COSTA RICA NEWS – How much would you pay to have your personal and family problems resolved through witchcraft? A San José woman paid out more ¢75 million colones (US$140.000 dollars) to an alleged Santera Cubana going under the name “maestra Sonia” to remove an alleged curse that had fallen on her life and the life of her husband.
However, when “Sonia” didn’t deliver, the woman finally went to police.
Folkloric belief in witchcraft is still common in Costa Rica, like in Escazú, an upscale enclave of architectural sophistication and urban chic including residences of the U.S. and British Ambassadors, foreigners from North and South Americas and Europe; and trendy bars and restaurants, is called the “City of Witches”.
Confirming its reputation, the municipal flag and the town seal displayed on the Town Hall each feature a broom-mounted witch. In addition, can you believe that cautious locals reputedly still secretly consult modern day hexes before making important decisions in their lives, careers, or relationships? Source: damesofdialogue
[/su_pullquote]On Tuesday, a 32 year old woman, identified by her lastmane Guzmán, was arrested by the Organismo de Investigación Judicial (OIJ). The arrest took place in a commercial unit rented by the alleged seer some 50 metres (1/2 block) south of the Parque Cental in downtown San José.
The story begins with a ad in the local newspaper by woman (Guzmán) offering the services of a “santería” and “vidente”.
The victim, a housewife and whose name has not been made public, made first contact with Guzmán in March. At the meeting ‘maestra Sonia’ read her palm and warned her that she had been cursed and the hers and her husband’s life was in danger.
According to police, maestra Sonia took advantage of the personal problems and vulnerable emotional state of the housewife, who was asked for ¢470.000 colones for a “cleansing”. There were a number of “cleansing” sessions.
But that wasn’t enough to resolve the problems. Guzmán asked the housewife for a sacrifice of ¢35 million colones (US$66.000) that would solve all her and her husband’s problems, to remove the curse or “maldición” in Spanish.
The victim did as asked. She cashed in a Certificate of Deposit (CD) and borrowed money from family and friends.
Guzmán then told her victim to purchase a lottery ticket and deliver it to her without seeing the number, which would bring her the big prize. She also asked her victim to not have contact with her husband and son for an entire month.
The victim did as asked. Within days she was contacted by Guzmán and informed that she indeed had won the jackpot, but should now deliver another ¢20 million in return for the winning lottery ticket.
The housewife, by mid June and unable to recover the money, the lottery ticket and calls to Guzmán going unanswered, decided to call police.
Although this story is hard to believe in today’s times, in fact “brujería” (witchcraft) is alive and well in Costa Rica. Brujos (warlock) and brujas (witches) offer services from solving financial, work, emotional and romantic problems, for example.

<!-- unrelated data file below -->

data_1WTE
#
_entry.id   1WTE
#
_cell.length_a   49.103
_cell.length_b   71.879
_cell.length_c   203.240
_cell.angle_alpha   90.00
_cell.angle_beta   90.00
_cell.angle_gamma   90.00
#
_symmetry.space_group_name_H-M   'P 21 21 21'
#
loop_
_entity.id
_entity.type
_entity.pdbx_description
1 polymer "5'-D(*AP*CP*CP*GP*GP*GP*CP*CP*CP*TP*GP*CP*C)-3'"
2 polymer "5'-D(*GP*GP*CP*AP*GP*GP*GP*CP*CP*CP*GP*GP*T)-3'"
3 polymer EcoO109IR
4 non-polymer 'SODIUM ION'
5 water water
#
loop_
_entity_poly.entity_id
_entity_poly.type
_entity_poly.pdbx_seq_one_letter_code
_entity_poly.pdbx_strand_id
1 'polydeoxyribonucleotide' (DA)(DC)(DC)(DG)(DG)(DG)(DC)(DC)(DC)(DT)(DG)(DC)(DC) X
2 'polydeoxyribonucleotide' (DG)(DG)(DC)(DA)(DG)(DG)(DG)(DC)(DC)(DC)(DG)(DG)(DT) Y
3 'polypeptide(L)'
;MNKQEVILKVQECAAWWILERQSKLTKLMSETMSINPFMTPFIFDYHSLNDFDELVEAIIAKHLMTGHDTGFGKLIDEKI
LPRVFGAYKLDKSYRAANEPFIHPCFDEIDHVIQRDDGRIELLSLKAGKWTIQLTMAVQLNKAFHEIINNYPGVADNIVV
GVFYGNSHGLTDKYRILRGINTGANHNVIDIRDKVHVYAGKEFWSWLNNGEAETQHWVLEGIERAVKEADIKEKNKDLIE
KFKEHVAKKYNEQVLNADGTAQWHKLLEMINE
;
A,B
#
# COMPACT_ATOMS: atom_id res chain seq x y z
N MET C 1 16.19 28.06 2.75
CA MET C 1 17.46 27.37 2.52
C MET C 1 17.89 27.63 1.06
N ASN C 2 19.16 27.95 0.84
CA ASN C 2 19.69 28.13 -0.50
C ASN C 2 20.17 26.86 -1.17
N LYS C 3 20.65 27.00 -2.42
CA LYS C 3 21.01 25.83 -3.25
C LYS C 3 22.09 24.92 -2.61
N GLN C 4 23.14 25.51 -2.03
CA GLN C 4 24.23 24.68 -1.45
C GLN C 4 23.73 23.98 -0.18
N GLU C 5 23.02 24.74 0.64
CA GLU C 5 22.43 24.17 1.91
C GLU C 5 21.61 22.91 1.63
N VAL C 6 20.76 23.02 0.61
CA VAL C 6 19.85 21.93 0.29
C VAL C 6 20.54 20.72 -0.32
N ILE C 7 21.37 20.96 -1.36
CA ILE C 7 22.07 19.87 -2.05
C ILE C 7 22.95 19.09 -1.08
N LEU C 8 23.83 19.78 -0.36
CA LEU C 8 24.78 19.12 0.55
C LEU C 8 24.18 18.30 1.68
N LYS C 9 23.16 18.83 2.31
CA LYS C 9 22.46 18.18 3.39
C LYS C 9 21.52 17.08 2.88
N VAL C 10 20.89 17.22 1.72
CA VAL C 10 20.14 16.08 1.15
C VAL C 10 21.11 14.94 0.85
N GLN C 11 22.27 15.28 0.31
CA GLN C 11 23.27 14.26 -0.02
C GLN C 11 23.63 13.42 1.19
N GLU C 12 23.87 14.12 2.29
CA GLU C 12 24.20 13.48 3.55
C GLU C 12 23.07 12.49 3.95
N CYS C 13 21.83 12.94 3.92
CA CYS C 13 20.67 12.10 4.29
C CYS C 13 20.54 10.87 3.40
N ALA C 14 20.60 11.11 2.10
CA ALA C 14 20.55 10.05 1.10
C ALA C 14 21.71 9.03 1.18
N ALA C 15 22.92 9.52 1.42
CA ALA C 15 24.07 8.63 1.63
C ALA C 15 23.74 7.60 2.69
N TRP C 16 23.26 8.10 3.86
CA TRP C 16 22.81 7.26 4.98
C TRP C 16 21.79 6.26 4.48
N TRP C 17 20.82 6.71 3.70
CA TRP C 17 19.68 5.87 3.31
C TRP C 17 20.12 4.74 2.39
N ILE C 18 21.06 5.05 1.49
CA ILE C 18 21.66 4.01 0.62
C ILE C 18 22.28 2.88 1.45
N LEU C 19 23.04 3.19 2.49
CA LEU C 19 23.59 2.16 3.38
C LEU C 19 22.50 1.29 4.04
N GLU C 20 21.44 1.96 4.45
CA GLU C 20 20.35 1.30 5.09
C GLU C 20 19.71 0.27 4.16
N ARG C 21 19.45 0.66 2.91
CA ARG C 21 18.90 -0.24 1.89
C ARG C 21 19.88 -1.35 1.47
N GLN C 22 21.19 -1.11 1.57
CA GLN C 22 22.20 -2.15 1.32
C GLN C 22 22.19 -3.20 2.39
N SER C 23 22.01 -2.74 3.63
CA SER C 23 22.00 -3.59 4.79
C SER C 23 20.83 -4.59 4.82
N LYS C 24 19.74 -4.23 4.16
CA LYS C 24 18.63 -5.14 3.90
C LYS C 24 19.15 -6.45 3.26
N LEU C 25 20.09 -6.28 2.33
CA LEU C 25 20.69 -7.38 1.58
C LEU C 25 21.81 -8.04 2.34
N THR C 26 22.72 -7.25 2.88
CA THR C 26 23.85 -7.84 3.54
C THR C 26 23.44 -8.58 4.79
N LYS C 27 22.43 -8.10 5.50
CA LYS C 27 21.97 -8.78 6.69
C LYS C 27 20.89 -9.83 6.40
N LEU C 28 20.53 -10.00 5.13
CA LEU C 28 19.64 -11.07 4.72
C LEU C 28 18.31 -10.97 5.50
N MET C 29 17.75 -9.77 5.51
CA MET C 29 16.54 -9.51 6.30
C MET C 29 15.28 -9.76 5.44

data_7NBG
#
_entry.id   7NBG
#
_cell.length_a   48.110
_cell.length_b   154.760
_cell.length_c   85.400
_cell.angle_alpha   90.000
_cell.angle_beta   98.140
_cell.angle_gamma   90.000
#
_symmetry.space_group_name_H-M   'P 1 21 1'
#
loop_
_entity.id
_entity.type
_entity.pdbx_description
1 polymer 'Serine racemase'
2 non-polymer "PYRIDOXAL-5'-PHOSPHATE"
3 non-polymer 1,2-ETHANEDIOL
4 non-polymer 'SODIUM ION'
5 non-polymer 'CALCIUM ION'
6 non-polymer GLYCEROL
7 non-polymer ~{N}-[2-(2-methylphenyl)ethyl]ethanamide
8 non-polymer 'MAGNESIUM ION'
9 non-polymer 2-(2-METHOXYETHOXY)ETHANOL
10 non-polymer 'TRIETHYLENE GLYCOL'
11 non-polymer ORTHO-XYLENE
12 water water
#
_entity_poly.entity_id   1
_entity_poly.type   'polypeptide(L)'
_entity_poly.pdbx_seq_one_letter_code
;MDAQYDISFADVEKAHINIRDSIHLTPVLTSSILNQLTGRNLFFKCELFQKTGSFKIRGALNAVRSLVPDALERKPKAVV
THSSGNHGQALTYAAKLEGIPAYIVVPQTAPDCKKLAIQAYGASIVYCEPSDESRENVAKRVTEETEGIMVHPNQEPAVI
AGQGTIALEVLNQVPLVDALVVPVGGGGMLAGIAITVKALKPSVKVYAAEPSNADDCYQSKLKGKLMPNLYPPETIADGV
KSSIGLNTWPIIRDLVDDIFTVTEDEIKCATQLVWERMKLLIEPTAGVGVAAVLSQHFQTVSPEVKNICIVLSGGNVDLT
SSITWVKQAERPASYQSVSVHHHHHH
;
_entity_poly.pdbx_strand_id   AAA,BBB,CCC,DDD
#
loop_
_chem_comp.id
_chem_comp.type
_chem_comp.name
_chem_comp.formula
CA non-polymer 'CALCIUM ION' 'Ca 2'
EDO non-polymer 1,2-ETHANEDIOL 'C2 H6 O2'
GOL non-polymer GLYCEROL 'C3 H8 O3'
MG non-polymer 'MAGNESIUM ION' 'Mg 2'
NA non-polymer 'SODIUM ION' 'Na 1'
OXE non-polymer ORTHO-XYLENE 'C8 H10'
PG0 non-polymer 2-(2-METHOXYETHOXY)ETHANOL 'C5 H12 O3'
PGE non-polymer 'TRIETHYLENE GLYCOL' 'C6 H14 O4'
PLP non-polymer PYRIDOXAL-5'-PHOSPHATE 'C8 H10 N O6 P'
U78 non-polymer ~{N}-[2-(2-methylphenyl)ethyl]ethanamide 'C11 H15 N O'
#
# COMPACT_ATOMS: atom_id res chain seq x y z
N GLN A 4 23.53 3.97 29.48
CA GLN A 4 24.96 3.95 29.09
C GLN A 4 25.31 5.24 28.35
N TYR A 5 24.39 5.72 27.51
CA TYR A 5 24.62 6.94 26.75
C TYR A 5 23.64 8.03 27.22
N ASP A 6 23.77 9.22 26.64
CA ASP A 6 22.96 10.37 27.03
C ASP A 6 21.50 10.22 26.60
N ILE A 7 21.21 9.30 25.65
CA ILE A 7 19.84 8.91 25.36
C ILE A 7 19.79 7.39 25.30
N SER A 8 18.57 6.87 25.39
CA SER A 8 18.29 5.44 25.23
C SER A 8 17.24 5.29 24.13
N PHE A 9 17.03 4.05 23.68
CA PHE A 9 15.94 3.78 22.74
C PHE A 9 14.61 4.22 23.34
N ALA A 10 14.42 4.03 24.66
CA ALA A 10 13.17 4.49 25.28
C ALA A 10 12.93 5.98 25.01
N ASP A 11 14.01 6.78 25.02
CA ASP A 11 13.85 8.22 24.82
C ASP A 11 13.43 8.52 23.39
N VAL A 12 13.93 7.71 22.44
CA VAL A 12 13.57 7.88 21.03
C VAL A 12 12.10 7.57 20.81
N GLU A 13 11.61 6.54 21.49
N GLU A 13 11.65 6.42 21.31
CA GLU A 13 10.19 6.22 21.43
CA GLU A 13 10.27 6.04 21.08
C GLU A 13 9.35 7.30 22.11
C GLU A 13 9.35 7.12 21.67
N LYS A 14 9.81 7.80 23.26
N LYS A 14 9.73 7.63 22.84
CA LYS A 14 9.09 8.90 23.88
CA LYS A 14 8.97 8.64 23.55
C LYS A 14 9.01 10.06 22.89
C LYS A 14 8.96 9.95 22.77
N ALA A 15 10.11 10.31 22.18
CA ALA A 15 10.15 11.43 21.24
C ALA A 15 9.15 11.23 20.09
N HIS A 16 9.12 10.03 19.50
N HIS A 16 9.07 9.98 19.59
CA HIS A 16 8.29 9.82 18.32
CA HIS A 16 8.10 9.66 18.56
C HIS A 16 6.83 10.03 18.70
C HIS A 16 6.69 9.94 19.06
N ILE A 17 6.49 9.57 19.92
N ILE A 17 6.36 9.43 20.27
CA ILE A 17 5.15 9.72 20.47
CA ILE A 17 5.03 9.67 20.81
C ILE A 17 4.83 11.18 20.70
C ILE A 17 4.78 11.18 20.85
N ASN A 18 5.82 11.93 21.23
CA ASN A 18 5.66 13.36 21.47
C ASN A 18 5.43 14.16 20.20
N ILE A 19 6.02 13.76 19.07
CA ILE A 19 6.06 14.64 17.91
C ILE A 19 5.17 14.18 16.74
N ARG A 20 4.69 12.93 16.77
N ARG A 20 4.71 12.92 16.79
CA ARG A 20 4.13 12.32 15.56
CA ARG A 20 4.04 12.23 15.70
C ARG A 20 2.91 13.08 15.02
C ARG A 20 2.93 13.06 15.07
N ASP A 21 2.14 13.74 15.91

“Cedric”, a ‘brujo’ or ‘shamán’ as he prefers to be called, known to QCostarica, working form his small shop across from Plaza Viquez even makes house calls, offering to cleanse your office, home or store from evil, solve your financial and love problems. Rituals include tarot cards, candles, scents and other paraphernalia to rid curses, bring back lost loves, etc.
From Africa to the America, Santería dates back to the 1500s, and is one of the many African syncretistic religions created in the Americas. The word syncretistic means to “draw together” or “combine.” In a religious situation, this involves the mixing of elements from different or independent religious traditions to create a new belief system.
Roman law distinguished between good magic and bad magic. While bad magic (with the exception of murder) was punished with a fine, jail or banishment, good magic (which was healing and divination) was officially sanctioned by Roman law.
[/su_pullquote]Santeria is based on the West African religions brought to the new world by Black slaves imported mainly to the Caribbean to work the sugar plantations. These Africans carried with them their own sacred traditions, including a ritual of possession trance for communicating with the ancestors and deities. Also they brought the use of animal sacrifice and the practice of sacred drumming and dance. The African slaves who were shipped in the Caribbean, and also central and South America were nominally converted to Catholicism.
In Cuba santería this religious tradition. But santería is not exclusive to Cuba, it is practiced in many Latin countries, moreso in some than others.
Witches and Witchcraft
In the past two to three decades, America and much of Western Europe have seen a resurgence of paganism and witchcraft. (The Modern World of Witchcraft)
Belief in magic and witchcraft has been around since the beginning of time. Early man paid tribute to the gods and goddesses that ruled his world and brought healthy crops and mild winters.
The idea of magic came about when things weren’t so good: It grew from the chaos that accompanied bad weather, sickness and shortages of food. When times were bad, shamans, medicine people, witches and other types of sorcerers would cast spells and perform rituals to harness the power of the gods.
Harnessing this power had mixed results: Witches, who were primarily women, were originally seen as wise healers who could both nurture and destroy; this belief in their power, however, eventually led to fear, and this often forced witches to live as outcasts. In the next section, we’ll learn about the persecution of witches.
Souces: La Nacion; Diario Extra; Wikipedia; Damesofdialogue; Howstuffworks.